Fighting for nuclear disarmament

| 1st July 2003
Ploughshares actions started in 1980 in the US. They have taken place in many different countries, with weapons as diverse as rifles, warships, missiles, submarines and aircraft being dismantled or damaged.

In Britain a successful ‘Seeds of Hope’ Ploughshares action was carried out by four women who did £1.5m worth of damage to a British Aerospace Hawk jet. The plane was prevented from being exported to Indonesia, where it might have been used in the genocide being committed in East Timor. The women were acquitted in July 1996 after they argued that their act was justified in law as they were preventing British complicity in genocide.

In February 1999 Rosie James and Rachel Wenham boarded HMS Vengeance at Barrow in Furness on the Cumbrian coast and disarmed testing equipment – an action believed to have delayed the Trident submarine’s entry into service by as much as a month. They were discharged after their third trial in September 2002, when the jury could not reach a verdict. In October 1999 three activists, Angie Zelter, Ulla Roder and Ellen Moxley, were acquitted on all charges after disarming a Trident-related facility at Scotland’s Faslane nuclear submarine base in June that year. The sheriff said the women were justified in what they had done on the basis of Trident’s illegality under international law. Justification of Trident Ploughshares 2000 was publicly launched in Hiroshima, Gothenburg, Ghent, Edinburgh and London on May 2 1998. It aims to train and enable hundreds of people from around the world to dismantle the British Trident nuclear weapon system. The justification and mandate for the disarmament actions are:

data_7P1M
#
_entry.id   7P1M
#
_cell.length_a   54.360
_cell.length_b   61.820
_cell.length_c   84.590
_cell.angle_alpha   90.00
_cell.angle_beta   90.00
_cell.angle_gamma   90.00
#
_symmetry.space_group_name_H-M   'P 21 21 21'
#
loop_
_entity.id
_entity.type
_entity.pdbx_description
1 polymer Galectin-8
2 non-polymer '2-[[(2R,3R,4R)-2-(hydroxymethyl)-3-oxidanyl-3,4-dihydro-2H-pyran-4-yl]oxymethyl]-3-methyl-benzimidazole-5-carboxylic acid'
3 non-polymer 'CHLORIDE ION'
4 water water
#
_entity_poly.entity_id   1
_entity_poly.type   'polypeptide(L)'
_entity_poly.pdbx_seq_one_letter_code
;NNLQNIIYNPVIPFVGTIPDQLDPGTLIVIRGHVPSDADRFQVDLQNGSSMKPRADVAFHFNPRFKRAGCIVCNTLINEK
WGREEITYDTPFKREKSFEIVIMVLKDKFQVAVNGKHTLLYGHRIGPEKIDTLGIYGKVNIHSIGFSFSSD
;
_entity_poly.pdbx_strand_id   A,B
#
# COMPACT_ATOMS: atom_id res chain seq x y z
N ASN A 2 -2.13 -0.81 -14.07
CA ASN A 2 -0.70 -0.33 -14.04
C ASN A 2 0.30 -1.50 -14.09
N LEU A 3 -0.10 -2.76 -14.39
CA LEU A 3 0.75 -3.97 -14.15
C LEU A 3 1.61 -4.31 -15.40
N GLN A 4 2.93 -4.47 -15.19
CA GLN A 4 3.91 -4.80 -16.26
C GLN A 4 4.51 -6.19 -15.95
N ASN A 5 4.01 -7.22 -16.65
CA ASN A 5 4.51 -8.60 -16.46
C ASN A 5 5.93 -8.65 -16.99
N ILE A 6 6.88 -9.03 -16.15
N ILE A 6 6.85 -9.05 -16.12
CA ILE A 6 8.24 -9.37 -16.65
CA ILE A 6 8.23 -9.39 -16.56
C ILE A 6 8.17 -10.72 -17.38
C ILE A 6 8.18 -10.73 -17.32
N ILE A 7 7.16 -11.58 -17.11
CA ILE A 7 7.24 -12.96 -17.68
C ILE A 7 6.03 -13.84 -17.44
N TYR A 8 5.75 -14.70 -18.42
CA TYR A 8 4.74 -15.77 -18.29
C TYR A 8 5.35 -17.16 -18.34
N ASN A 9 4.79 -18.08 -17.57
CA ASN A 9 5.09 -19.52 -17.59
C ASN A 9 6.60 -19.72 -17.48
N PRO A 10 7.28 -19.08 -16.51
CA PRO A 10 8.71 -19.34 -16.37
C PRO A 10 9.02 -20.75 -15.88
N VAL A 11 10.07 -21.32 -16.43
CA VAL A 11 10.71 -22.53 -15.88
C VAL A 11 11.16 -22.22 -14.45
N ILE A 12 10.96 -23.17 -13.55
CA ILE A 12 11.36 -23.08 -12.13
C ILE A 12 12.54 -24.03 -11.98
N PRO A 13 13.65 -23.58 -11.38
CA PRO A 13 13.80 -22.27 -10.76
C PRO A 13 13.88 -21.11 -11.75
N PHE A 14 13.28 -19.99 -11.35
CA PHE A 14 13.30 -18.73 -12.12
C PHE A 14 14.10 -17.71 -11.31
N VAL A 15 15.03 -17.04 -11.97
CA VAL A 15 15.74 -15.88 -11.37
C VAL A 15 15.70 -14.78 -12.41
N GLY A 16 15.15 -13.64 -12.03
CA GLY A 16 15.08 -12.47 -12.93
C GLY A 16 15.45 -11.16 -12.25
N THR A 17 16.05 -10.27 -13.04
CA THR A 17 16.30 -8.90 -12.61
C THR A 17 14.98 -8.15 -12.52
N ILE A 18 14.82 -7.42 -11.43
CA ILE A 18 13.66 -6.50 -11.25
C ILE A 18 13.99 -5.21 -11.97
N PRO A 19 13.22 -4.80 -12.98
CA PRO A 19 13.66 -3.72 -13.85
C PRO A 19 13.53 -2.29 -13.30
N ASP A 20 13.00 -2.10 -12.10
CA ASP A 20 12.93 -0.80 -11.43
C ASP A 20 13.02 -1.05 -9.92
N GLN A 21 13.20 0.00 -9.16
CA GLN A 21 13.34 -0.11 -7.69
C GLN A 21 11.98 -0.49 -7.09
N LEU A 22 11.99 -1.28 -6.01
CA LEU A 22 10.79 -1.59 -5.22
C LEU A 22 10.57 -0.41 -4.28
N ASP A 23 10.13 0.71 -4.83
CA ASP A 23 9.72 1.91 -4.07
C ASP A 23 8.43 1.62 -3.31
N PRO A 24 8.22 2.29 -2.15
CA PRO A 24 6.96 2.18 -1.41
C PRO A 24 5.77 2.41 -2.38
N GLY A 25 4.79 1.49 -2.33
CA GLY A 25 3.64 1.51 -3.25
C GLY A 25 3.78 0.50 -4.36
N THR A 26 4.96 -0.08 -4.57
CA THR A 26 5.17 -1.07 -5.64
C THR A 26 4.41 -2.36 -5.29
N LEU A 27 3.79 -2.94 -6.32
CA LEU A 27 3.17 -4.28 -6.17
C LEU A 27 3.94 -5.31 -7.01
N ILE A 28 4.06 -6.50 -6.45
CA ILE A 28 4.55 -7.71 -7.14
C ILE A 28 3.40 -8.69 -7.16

• the advisory opinion of the International Court of Justice of July 8 1996 that confirmed the general illegality of nuclear weapons and concluded that states are under an obligation to bring to a conclusion negotiations on nuclear disarmament in all its aspects;

• the strong mandate the British population has given in recent polls showing majority backing for nuclear disarmament;

• the British Labour Party’s own election promises to achieve global nuclear disarmament;

• the failure of the British government to implement Article VI of the Non-Proliferation Treaty, which promised nuclear disarmament by the nuclear powers; and

• the long-term opposition to nuclear weapons of the vast majority of the world’s peoples and states, who have called for global nuclear disarmament ever since the bombing of Hiroshima in 1945.

To find out more about the movement or to support its work, contact: Trident Ploughshares, 42-46 Bethel St, Norwich NR2 1NR, 0845 45 88 366 or 0845 45 88 364.

This article first appeared in the Ecologist July 2003

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